Theatrix season closes with 'Wildflower'

· 3 min read

Theatrix season closes with ‘Wildflower’

Theatrix performances of "Wildflower" are 7:30 p.m. Dec. 4-6 and 2 p.m. Dec. 7 in the Temple Building.

Theatrix, the student-run theatre company within the Johnny Carson School of Theatre and Film, concludes its fall season with “Wildflower” by Lila Rose Kaplan. The production is directed by senior Jessica Debolt.

Performances are 7:30 p.m. Dec. 4 to 6 and 2 p.m. Dec. 7 in the Temple Building’s Lab Theatre. Tickets are $6 and available in advance online or at the door.

Featuring a cast of five and performed in the round, “Wildflower” begins as Erica and her son Randolph seek a new life as they run from “a very difficult man.” Their new home is Crested Butte, Colo., home of the annual Wildflower Festival. It is summer, a time of youth and magic. But new places mean new people and new problems.

“It’s about adolescence and sexual awakening at a time when not a lot of information is given about that sort of thing by the powers that be or the adults around,” Debolt said. “It follows the story of Erica and Randolph who are avoiding their past.”

Debolt describes it as a “whimsical tale.”

Senior theatre performance major Tony Thomas plays James, a forest ranger who has lived in Crested Butte all his life.

“I’m really excited to work in the round for this production,” he said. “That means the audience is watching the show from all four sides. I’ve never worked in the round before, so it’s a fun, new challenge for me.”

William Voelker, a junior theatre performance major, plays Mitchell, a character who moved to the town 10 years ago from New York.

“He is a very friendly and welcoming person that seems to have his life all together and takes on a mentorship role to those around him,” Voelker said.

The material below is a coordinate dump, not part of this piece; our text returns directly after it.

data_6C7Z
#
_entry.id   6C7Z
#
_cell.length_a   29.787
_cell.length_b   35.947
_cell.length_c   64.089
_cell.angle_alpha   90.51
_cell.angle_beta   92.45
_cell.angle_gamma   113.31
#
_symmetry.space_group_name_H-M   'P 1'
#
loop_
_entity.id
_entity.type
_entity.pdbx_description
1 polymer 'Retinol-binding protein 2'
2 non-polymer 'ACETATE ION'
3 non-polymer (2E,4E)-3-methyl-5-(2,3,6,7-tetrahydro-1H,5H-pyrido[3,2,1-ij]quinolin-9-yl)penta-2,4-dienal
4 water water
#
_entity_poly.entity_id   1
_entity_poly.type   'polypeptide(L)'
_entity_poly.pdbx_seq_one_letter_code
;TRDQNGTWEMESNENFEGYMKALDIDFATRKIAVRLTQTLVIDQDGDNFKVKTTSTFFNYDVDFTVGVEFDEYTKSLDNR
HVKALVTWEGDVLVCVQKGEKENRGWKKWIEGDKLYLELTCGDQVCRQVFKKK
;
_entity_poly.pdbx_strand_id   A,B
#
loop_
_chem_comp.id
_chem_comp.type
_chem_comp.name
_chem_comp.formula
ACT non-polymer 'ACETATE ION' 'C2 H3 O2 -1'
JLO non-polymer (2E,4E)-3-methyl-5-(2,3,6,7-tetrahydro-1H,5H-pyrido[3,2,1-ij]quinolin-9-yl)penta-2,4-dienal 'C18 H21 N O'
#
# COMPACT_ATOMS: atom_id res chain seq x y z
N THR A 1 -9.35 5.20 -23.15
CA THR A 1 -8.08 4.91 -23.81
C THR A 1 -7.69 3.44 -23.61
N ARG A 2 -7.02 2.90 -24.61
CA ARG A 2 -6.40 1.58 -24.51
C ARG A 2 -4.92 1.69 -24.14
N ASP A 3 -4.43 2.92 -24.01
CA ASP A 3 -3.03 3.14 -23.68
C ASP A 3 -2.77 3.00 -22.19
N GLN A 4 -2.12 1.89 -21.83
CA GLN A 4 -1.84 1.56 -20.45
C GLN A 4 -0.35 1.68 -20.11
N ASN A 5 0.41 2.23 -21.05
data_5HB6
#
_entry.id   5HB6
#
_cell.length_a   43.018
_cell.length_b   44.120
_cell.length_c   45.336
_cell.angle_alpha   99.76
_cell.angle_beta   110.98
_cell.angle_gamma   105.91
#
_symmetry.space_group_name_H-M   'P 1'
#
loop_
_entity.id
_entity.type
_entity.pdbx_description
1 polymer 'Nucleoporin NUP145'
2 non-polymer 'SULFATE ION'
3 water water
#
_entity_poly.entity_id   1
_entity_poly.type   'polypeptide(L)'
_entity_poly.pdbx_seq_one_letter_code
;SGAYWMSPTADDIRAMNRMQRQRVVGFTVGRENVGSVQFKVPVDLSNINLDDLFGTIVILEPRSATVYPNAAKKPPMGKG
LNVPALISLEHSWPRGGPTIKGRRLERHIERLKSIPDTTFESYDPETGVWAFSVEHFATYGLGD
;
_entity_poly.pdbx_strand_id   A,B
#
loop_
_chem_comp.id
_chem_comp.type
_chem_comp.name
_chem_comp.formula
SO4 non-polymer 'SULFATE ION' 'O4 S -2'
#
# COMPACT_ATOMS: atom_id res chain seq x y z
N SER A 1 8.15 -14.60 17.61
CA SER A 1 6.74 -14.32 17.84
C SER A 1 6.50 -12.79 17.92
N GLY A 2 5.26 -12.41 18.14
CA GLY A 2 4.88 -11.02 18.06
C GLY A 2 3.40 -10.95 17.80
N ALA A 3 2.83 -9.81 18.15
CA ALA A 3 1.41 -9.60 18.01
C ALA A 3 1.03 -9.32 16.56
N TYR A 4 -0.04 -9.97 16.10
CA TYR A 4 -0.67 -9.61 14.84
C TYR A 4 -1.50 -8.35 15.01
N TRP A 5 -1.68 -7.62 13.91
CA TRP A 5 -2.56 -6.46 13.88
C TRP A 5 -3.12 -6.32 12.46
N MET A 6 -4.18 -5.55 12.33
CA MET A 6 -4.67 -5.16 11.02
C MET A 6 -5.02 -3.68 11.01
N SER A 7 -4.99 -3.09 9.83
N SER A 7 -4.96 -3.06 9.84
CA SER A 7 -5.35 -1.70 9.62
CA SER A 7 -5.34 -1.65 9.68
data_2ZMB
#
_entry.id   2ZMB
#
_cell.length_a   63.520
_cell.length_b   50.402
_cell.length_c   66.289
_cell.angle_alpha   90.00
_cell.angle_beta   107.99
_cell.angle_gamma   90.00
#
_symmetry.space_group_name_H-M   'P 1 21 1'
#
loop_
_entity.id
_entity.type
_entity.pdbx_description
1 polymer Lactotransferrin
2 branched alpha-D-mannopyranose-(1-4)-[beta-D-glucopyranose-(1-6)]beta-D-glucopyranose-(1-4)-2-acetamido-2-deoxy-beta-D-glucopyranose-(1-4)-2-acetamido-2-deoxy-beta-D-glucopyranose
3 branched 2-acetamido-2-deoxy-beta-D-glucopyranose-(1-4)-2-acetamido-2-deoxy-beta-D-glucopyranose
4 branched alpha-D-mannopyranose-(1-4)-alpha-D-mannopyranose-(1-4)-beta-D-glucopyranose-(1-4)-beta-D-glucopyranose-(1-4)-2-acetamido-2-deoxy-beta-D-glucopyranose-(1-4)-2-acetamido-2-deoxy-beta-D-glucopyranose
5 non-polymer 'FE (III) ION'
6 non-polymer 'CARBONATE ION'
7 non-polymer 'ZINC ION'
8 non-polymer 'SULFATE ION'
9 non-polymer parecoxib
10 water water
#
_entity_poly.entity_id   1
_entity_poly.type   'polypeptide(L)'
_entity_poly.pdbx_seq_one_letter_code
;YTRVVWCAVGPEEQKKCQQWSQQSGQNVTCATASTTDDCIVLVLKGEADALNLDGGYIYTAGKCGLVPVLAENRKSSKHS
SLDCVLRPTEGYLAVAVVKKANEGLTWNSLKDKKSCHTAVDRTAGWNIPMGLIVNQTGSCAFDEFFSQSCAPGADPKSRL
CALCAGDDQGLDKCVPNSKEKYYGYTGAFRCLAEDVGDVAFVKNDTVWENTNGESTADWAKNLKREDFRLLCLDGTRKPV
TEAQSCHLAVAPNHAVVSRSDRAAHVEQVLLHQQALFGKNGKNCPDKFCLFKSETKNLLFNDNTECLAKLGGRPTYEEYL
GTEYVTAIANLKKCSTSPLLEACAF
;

He said audiences should expect a quick-paced show with lots of humor.

“’Wildflower’ is a play that grabs your attention early and holds it for the entirety of the play,” Voelker said.

Debolt says the story is told in a subtle way.

“It doesn’t really hit you in the head right away what it’s all about,” she said. “It has a lot of room for a lot of play in it.”

This is Debolt’s debut as a Theatrix director.

“I love directing, and part of the reason I came to this school in the first place was because Theatrix existed,” she said. “It was a place where undergraduate directors got to do a fully produced play, which is fantastic. Theatrix puts out really great work, and it’s something all of the students can collaborate on, which I think is invaluable to get student collaboration going.”

Thomas said Theatrix provides good experience for students.

“Theatrix is incredibly important because it puts all of the onus on the students,” he said. “It’s student acted, directed, built, costumed—everything. We will succeed only if we put in all the work that we can, in all aspects, which is great to get that experience.”

Voelker said student collaboration is important.

“Theatrix provides students with a chance to dive into projects and take chances they wouldn’t always have the option of taking,” he said. “I also get to work with some actors I’ve never worked with before, which is always helpful.”

Everyone in the cast has been open to the process, Debolt said.

“I have a lot of really good actors in my cast,” she said. “We did a lot of table work at the beginning of the process just to get on the same page about the show, and everyone was really excited and willing to do that. We’ve had a lot of creative things happen already. It’s going to be a lot of fun.”

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